But my imagination can only take me so far in time and space. No matter how much I day dream, the reality is that I will wake up in the same bed tomorrow. Despite how ever introspective and insightful my followers might think I am, I do not know how to deal with this unfortunate reality, especially after trying so hard to change it. Where is the proverbial now, and how do I get there when traditional human customs do not bring me joy?

Right now I look outside and I see flowers bloomed in a summer that I waited so long for. If I had to guess I would say that it is the very nature of our lifestyles that makes it so impossible for us to be happy enough with the mere sight of this bloomed flower, and nothing else. Our lifestyles do not allow for a moment to fully enjoy the flower, the trip to the beach, or the camping trip. Have you ever felt an overwhelming sense of desperation while watching a sunset or playing a fun game, and then become confused about this sensation that came on so suddenly? I do almost ever week, and when it comes I don’t even feel like it is my own.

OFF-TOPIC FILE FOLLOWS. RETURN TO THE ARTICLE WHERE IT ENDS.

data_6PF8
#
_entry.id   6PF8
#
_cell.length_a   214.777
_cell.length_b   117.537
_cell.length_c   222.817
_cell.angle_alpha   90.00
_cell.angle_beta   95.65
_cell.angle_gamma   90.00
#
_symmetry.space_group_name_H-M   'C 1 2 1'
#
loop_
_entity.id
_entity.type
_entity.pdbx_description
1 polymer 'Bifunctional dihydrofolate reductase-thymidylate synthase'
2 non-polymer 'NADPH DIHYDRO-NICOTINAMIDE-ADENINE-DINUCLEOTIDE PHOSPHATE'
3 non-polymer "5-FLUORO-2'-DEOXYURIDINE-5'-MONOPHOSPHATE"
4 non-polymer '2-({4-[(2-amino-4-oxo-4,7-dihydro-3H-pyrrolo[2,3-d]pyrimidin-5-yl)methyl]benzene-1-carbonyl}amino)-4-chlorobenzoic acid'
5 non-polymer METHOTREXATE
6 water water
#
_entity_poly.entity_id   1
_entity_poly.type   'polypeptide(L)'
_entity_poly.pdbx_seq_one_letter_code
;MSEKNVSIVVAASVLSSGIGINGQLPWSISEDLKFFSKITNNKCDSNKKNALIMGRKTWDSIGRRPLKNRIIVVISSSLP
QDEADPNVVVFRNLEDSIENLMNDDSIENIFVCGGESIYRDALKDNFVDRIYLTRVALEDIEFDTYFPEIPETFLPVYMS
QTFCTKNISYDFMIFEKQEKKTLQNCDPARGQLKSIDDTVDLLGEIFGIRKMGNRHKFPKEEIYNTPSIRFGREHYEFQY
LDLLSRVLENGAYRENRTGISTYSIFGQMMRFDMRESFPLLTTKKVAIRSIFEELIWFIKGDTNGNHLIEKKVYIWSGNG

In these moments I am uncontrollably mourning the death of the divine colors cast by the setting sun before it’s even over. I am lamenting over the fact that precious moments come in crumbs rather than wholesome meals.  I feel desperate to lose that moment because I’m allotted so few of them in a summer that becomes winter with the blink of an eye. I feel desperate to lose it because it is the only thing I truly value in this world, over anything that I can buy, or any lame social interaction that is to be had in this materialistic world. I value these crumbs more than the industry and the regimented lifestyle that consume every person. I don’t know when the next instance of oneness and belonging will come and when the sunset is gone, I feel like I have to part with my soul indefinitely. I have to go back to the quicksand, to the muck and the mud of a false present. I don’t want to be left alone with that fabrication any longer. That is how and why I find myself waiting for now, and I wonder if there is anyone waiting along with me.